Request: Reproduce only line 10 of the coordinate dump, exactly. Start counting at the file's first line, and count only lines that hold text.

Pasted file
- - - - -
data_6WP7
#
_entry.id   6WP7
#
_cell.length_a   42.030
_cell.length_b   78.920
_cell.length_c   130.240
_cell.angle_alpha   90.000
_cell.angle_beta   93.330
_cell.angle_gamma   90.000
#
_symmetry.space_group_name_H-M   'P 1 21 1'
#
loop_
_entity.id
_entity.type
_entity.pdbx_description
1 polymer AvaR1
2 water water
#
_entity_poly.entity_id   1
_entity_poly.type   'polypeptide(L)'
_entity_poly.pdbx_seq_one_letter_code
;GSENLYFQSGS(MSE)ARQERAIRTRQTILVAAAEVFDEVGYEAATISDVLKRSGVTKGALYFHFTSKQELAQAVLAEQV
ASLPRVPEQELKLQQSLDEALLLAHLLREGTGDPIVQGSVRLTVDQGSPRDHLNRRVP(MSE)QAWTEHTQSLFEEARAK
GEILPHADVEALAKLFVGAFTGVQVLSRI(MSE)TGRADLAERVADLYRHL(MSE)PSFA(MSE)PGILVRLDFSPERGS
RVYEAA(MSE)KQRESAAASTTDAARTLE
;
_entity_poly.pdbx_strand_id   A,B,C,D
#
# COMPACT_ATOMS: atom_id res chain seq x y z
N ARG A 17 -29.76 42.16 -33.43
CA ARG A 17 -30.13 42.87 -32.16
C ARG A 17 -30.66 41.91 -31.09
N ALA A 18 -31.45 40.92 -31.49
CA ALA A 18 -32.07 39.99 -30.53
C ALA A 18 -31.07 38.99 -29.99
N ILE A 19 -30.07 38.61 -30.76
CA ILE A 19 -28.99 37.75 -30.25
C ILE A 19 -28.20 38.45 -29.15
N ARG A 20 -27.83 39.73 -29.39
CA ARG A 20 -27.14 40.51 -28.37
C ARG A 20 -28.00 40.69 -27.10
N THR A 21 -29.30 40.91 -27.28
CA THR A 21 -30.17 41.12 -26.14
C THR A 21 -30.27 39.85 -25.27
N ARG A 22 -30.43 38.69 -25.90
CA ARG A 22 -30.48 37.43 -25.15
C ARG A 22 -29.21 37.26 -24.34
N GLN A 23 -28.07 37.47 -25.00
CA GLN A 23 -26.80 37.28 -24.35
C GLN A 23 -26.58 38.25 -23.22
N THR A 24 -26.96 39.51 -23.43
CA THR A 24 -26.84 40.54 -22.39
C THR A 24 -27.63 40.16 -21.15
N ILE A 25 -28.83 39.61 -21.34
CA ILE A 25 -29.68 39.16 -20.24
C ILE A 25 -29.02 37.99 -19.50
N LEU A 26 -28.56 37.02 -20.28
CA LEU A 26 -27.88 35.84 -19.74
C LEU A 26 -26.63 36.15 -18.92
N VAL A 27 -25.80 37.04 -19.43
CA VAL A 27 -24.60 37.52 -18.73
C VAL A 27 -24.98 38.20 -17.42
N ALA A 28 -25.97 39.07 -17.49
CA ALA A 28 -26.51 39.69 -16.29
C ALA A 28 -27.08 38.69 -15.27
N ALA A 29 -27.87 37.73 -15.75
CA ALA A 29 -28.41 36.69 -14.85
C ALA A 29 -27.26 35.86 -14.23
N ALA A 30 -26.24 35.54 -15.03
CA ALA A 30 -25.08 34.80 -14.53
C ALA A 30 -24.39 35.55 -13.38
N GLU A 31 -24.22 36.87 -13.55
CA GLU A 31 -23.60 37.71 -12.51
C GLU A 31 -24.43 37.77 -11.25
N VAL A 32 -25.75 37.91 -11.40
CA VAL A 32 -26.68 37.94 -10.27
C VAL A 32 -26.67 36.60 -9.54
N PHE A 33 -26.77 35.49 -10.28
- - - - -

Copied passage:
_cell.angle_gamma   90.000